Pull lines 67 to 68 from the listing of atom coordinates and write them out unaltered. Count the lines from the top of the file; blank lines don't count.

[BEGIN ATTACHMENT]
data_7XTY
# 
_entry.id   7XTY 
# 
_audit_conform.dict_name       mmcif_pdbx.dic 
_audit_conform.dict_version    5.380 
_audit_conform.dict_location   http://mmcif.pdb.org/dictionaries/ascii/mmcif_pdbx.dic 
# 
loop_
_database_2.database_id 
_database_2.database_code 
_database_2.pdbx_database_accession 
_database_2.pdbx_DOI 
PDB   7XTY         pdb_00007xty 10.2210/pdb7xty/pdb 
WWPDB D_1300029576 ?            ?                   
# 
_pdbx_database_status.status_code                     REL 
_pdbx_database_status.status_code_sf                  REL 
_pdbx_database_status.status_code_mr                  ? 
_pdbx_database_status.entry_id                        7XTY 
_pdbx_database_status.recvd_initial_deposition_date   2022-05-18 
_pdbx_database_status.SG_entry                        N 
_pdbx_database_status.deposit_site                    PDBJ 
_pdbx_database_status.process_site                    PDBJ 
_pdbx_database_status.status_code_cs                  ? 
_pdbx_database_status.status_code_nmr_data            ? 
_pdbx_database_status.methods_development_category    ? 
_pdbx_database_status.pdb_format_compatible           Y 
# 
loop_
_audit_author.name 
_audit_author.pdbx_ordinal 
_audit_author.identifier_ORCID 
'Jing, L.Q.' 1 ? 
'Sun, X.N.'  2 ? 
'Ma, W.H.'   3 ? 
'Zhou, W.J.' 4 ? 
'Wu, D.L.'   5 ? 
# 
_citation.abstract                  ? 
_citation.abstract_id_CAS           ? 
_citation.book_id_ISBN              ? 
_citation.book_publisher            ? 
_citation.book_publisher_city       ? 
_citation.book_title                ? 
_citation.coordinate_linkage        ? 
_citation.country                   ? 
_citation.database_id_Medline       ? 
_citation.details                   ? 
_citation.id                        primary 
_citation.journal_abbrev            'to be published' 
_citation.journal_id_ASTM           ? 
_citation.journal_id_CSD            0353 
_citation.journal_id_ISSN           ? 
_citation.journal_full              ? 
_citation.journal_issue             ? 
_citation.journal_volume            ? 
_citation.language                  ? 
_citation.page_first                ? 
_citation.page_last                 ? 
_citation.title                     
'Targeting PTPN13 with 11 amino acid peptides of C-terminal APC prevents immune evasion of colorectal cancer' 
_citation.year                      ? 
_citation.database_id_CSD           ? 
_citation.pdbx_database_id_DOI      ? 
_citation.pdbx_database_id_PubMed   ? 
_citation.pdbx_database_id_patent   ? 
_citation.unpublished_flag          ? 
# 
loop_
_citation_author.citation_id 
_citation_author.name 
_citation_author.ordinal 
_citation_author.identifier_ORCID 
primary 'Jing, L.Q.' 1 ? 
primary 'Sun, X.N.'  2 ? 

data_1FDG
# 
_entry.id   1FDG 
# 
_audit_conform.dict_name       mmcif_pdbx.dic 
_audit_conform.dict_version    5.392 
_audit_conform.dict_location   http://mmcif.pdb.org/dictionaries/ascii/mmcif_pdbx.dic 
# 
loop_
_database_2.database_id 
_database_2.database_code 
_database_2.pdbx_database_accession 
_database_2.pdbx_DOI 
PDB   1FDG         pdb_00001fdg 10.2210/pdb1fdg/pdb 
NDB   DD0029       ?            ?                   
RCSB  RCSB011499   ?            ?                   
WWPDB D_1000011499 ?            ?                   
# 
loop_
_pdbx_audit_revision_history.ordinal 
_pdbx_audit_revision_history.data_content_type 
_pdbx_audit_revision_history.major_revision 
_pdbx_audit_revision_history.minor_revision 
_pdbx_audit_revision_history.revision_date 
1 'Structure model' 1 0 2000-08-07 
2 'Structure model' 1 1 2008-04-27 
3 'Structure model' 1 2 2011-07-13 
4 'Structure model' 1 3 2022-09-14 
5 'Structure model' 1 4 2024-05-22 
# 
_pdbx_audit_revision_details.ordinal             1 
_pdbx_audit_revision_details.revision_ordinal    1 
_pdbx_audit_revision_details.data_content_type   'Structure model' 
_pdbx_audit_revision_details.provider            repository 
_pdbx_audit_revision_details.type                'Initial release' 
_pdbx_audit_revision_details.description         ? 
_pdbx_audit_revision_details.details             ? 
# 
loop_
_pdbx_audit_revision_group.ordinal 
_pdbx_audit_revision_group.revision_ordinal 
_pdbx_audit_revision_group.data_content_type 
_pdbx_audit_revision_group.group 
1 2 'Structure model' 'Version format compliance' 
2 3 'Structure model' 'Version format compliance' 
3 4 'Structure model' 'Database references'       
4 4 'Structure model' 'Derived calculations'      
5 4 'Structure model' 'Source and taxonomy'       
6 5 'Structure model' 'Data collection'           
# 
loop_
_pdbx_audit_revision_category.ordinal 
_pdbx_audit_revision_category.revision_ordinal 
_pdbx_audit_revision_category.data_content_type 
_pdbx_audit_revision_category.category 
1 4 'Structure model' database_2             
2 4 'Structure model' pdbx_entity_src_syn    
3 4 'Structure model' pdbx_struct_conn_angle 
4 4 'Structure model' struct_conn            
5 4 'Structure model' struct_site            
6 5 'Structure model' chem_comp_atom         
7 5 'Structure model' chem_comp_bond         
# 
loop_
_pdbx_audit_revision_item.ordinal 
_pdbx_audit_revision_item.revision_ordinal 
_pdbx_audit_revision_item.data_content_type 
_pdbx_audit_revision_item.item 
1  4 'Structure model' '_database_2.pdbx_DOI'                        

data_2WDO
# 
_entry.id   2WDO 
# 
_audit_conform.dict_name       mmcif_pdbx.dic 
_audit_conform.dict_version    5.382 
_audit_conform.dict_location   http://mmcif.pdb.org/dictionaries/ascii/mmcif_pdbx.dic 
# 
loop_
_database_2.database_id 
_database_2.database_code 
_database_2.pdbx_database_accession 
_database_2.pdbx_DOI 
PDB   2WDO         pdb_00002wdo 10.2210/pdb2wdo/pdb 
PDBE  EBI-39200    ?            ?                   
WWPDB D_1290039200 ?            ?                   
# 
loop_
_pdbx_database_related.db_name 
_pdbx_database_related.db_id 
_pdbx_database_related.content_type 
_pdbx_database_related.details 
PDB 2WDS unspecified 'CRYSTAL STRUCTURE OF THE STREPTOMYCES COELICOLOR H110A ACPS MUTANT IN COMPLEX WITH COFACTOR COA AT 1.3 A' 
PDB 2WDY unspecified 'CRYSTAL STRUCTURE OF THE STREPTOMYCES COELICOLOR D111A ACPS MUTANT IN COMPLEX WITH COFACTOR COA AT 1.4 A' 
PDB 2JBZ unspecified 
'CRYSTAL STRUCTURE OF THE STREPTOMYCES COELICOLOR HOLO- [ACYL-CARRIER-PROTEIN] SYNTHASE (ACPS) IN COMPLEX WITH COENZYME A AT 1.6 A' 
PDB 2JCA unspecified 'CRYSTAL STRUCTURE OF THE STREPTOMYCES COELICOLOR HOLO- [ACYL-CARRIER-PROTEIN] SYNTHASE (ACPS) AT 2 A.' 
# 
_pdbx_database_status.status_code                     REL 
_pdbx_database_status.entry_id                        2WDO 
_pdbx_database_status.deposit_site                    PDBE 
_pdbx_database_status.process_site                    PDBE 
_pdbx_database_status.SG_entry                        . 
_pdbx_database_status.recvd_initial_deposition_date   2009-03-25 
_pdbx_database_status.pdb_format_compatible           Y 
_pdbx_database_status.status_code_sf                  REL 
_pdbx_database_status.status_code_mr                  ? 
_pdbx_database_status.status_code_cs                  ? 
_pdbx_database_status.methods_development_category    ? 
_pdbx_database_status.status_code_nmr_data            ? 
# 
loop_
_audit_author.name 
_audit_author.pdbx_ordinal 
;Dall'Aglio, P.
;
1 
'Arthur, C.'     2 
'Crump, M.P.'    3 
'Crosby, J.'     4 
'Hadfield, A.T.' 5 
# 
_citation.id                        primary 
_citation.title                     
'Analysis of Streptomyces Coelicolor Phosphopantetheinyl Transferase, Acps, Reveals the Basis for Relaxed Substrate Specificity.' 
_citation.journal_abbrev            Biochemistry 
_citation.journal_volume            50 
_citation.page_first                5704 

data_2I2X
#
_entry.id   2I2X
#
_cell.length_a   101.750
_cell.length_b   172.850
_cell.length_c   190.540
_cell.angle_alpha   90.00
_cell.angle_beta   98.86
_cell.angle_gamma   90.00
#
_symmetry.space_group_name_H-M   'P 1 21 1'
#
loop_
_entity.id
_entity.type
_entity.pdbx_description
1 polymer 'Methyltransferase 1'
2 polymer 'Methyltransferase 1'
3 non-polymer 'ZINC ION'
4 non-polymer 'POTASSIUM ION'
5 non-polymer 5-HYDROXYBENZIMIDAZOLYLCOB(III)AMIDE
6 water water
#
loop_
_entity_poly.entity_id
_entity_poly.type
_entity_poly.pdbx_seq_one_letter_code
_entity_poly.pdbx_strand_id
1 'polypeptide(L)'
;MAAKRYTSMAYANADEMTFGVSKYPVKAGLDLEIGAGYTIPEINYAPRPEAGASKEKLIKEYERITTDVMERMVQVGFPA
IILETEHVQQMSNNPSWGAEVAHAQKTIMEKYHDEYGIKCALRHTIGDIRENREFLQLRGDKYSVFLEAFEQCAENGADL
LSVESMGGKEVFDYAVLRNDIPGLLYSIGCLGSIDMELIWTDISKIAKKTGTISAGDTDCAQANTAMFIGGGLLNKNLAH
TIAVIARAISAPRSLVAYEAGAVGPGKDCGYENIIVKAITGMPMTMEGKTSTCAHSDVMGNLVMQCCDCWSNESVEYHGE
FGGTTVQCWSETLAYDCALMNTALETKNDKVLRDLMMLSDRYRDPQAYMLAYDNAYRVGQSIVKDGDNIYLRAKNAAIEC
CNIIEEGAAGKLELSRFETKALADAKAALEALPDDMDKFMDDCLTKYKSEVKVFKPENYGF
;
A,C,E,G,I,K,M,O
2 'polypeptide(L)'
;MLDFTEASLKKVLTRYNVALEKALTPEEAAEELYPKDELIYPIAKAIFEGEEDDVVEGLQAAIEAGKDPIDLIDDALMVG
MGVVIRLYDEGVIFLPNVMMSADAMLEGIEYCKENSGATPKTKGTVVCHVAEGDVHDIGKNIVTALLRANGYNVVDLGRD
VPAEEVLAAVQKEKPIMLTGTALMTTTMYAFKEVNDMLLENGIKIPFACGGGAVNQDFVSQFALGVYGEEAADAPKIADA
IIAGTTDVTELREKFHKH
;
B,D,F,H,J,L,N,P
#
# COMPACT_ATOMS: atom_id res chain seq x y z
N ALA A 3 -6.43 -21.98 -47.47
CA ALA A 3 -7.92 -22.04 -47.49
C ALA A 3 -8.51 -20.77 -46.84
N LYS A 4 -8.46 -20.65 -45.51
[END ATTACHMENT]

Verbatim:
_citation.pdbx_database_id_patent   ? 
_citation.unpublished_flag          ? 